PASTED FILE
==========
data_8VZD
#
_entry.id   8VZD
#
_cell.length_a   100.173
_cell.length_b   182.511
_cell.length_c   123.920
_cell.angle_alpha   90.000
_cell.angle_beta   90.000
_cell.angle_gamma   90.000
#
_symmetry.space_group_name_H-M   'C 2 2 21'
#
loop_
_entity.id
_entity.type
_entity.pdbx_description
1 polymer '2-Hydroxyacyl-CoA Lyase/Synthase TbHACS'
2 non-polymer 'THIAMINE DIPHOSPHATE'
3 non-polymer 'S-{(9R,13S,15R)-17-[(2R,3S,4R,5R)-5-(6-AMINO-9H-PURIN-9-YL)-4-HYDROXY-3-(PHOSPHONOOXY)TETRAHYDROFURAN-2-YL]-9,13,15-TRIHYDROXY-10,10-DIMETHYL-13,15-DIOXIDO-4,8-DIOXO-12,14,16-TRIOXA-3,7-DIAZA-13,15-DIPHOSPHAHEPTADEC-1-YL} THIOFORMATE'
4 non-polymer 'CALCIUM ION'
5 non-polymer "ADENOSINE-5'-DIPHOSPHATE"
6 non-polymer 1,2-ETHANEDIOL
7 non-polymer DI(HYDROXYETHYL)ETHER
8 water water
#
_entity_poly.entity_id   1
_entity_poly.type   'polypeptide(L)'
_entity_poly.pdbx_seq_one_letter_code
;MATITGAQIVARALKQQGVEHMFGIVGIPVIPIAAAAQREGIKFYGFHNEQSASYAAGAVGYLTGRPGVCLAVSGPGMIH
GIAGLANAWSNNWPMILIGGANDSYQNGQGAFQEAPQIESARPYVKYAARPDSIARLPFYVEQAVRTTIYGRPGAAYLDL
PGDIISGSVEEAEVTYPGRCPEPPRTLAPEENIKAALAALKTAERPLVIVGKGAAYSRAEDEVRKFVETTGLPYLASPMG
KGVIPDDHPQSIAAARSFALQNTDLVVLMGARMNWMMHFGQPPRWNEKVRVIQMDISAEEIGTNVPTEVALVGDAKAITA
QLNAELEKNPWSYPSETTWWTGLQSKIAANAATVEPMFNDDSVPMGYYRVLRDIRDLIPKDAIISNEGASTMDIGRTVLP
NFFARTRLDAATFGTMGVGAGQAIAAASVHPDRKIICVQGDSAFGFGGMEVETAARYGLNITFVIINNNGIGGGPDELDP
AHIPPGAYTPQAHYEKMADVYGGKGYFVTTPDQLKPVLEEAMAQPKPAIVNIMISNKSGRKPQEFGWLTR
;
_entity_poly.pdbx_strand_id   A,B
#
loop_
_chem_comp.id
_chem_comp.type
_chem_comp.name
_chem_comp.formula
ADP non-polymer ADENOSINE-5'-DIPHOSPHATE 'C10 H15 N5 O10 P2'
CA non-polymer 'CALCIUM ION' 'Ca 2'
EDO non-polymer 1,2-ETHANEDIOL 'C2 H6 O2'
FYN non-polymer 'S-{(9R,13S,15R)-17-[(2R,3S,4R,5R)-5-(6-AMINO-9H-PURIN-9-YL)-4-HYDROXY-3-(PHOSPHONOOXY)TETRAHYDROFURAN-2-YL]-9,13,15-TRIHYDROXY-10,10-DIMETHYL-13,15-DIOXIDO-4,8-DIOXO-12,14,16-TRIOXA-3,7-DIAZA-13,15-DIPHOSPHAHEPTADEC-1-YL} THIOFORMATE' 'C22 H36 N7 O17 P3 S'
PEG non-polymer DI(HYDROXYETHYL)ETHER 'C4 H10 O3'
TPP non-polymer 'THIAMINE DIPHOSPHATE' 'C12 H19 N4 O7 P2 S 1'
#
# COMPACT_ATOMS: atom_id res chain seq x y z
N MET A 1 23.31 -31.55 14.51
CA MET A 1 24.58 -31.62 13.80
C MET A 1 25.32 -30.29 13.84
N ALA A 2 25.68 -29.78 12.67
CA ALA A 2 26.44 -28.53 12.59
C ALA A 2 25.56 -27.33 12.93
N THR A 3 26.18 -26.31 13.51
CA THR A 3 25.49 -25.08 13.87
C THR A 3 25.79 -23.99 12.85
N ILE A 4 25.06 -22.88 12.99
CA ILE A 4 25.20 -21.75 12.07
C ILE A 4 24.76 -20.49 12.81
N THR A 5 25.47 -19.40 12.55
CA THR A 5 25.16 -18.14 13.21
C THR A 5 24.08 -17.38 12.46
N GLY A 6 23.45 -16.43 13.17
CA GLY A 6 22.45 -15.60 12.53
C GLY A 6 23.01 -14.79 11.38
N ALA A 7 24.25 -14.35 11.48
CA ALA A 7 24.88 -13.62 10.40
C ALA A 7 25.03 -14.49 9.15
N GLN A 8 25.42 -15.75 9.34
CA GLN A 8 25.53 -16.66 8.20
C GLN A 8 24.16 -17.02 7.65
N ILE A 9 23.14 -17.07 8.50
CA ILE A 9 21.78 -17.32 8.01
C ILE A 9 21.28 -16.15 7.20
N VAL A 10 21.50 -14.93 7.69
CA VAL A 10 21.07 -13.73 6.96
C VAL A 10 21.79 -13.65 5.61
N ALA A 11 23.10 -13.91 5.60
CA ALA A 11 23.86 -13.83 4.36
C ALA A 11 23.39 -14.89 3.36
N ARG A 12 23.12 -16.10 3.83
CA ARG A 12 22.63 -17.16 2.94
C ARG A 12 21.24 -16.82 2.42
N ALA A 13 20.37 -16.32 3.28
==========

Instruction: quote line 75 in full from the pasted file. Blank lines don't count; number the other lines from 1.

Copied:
CA GLN A 8 25.53 -16.66 8.20